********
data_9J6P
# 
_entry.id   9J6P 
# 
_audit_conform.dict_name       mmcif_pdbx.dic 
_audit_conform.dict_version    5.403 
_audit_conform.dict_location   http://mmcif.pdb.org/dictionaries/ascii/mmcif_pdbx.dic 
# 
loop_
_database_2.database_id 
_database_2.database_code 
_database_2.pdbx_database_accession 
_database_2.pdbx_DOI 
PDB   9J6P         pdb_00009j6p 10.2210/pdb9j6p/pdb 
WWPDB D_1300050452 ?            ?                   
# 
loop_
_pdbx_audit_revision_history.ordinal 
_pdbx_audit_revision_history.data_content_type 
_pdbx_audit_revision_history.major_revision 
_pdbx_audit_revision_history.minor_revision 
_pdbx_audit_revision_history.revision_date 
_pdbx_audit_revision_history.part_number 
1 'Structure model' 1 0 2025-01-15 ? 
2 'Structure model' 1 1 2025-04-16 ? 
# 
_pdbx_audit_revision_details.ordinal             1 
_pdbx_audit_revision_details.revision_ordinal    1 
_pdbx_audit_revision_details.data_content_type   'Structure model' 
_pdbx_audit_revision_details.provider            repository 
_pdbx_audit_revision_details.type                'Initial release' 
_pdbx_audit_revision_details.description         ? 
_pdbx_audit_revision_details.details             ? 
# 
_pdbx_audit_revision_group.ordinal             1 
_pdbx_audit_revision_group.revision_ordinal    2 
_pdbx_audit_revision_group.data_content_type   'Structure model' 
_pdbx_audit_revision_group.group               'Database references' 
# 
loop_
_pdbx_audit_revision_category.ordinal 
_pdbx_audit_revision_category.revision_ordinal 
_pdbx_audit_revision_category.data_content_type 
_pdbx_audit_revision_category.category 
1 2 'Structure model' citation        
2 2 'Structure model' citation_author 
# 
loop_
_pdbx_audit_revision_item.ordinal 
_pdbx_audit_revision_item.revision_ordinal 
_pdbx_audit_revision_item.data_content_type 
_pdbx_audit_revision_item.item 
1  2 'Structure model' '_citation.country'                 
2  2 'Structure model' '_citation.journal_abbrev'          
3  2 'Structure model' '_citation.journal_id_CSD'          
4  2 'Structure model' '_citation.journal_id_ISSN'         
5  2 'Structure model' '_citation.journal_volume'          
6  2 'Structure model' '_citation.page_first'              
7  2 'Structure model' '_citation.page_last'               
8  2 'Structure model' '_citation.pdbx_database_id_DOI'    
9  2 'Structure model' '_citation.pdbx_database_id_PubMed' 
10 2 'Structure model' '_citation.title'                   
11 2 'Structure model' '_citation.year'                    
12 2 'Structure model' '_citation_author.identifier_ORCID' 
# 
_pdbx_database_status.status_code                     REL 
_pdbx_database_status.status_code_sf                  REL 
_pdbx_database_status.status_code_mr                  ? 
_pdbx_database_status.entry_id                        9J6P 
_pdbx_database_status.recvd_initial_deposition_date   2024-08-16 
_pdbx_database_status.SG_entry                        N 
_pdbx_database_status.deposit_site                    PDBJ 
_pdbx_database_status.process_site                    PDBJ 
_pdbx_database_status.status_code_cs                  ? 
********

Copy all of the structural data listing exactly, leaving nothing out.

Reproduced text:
data_9J6P
# 
_entry.id   9J6P 
# 
_audit_conform.dict_name       mmcif_pdbx.dic 
_audit_conform.dict_version    5.403 
_audit_conform.dict_location   http://mmcif.pdb.org/dictionaries/ascii/mmcif_pdbx.dic 
# 
loop_
_database_2.database_id 
_database_2.database_code 
_database_2.pdbx_database_accession 
_database_2.pdbx_DOI 
PDB   9J6P         pdb_00009j6p 10.2210/pdb9j6p/pdb 
WWPDB D_1300050452 ?            ?                   
# 
loop_
_pdbx_audit_revision_history.ordinal 
_pdbx_audit_revision_history.data_content_type 
_pdbx_audit_revision_history.major_revision 
_pdbx_audit_revision_history.minor_revision 
_pdbx_audit_revision_history.revision_date 
_pdbx_audit_revision_history.part_number 
1 'Structure model' 1 0 2025-01-15 ? 
2 'Structure model' 1 1 2025-04-16 ? 
# 
_pdbx_audit_revision_details.ordinal             1 
_pdbx_audit_revision_details.revision_ordinal    1 
_pdbx_audit_revision_details.data_content_type   'Structure model' 
_pdbx_audit_revision_details.provider            repository 
_pdbx_audit_revision_details.type                'Initial release' 
_pdbx_audit_revision_details.description         ? 
_pdbx_audit_revision_details.details             ? 
# 
_pdbx_audit_revision_group.ordinal             1 
_pdbx_audit_revision_group.revision_ordinal    2 
_pdbx_audit_revision_group.data_content_type   'Structure model' 
_pdbx_audit_revision_group.group               'Database references' 
# 
loop_
_pdbx_audit_revision_category.ordinal 
_pdbx_audit_revision_category.revision_ordinal 
_pdbx_audit_revision_category.data_content_type 
_pdbx_audit_revision_category.category 
1 2 'Structure model' citation        
2 2 'Structure model' citation_author 
# 
loop_
_pdbx_audit_revision_item.ordinal 
_pdbx_audit_revision_item.revision_ordinal 
_pdbx_audit_revision_item.data_content_type 
_pdbx_audit_revision_item.item 
1  2 'Structure model' '_citation.country'                 
2  2 'Structure model' '_citation.journal_abbrev'          
3  2 'Structure model' '_citation.journal_id_CSD'          
4  2 'Structure model' '_citation.journal_id_ISSN'         
5  2 'Structure model' '_citation.journal_volume'          
6  2 'Structure model' '_citation.page_first'              
7  2 'Structure model' '_citation.page_last'               
8  2 'Structure model' '_citation.pdbx_database_id_DOI'    
9  2 'Structure model' '_citation.pdbx_database_id_PubMed' 
10 2 'Structure model' '_citation.title'                   
11 2 'Structure model' '_citation.year'                    
12 2 'Structure model' '_citation_author.identifier_ORCID' 
# 
_pdbx_database_status.status_code                     REL 
_pdbx_database_status.status_code_sf                  REL 
_pdbx_database_status.status_code_mr                  ? 
_pdbx_database_status.entry_id                        9J6P 
_pdbx_database_status.recvd_initial_deposition_date   2024-08-16 
_pdbx_database_status.SG_entry                        N 
_pdbx_database_status.deposit_site                    PDBJ 
_pdbx_database_status.process_site                    PDBJ 
_pdbx_database_status.status_code_cs                  ? 